Peter Steinke was born in Glen Cove, New York on June 18, 1938, to Rev. Arthur F. Steinke and Marguerite (Frankel) Steinke. He was the third child in a family of six children, a family heavily invested in Lutheran education and ministry. Two of Steinke’s brothers, Paul and Alan, are also ordained ministers. Steinke attended Concordia Lutheran Prep school in Bronxville, NY, and went on to attend Concordia Lutheran College in Fort Wayne, Indiana, and Concordia Seminary in St. Louis, Missouri. While living in St. Louis, Steinke met his wife, the artist Carolyn (Kelly) Steinke. They were married in 1963. After Steinke’s ordination, they moved to Chester, Virginia, near Richmond, where Steinke helped to found Grace Lutheran Church. After serving as pastor for this congregation for several years, Steinke moved with his wife and young children to Hyde Park in Chicago, where he earned a Ph.D. at Chicago Theological Seminary.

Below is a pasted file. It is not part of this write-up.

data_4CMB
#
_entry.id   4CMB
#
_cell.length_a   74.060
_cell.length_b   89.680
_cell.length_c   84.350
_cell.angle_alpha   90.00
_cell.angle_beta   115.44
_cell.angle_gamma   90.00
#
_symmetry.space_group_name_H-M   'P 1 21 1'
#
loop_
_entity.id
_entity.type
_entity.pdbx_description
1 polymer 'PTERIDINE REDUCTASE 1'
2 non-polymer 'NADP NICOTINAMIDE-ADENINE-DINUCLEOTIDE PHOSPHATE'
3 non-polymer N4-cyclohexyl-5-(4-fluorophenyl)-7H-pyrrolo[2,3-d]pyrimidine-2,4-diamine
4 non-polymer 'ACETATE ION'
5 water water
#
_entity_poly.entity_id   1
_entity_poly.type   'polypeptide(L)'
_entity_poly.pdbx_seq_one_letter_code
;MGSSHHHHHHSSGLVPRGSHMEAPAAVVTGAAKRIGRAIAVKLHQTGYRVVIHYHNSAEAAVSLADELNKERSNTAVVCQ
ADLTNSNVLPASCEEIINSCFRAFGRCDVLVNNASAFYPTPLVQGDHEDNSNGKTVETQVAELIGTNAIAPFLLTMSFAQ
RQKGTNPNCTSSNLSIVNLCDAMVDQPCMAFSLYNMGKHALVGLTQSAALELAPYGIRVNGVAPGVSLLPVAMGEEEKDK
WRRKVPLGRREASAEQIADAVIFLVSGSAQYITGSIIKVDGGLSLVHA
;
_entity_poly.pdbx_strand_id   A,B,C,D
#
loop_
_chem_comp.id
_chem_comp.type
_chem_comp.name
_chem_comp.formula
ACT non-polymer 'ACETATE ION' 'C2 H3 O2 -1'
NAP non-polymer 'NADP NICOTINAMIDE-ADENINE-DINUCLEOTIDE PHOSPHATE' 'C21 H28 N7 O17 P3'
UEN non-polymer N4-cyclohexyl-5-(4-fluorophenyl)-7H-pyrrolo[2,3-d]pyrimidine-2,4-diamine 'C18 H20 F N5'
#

During this period, Steinke became especially interested in working with youth, and in 1972, he and his family moved to Chapel Hill, North Carolina, where Steinke was the director of Janus House, a home for troubled teens. Steinke’s first books, published in the early 1970s by Concordia Publishing House, were written for a young adult audience. These books include Right, Wrong, or What?; Whose Who; Is There Life After Thirty?; and With Eyes Wide Open.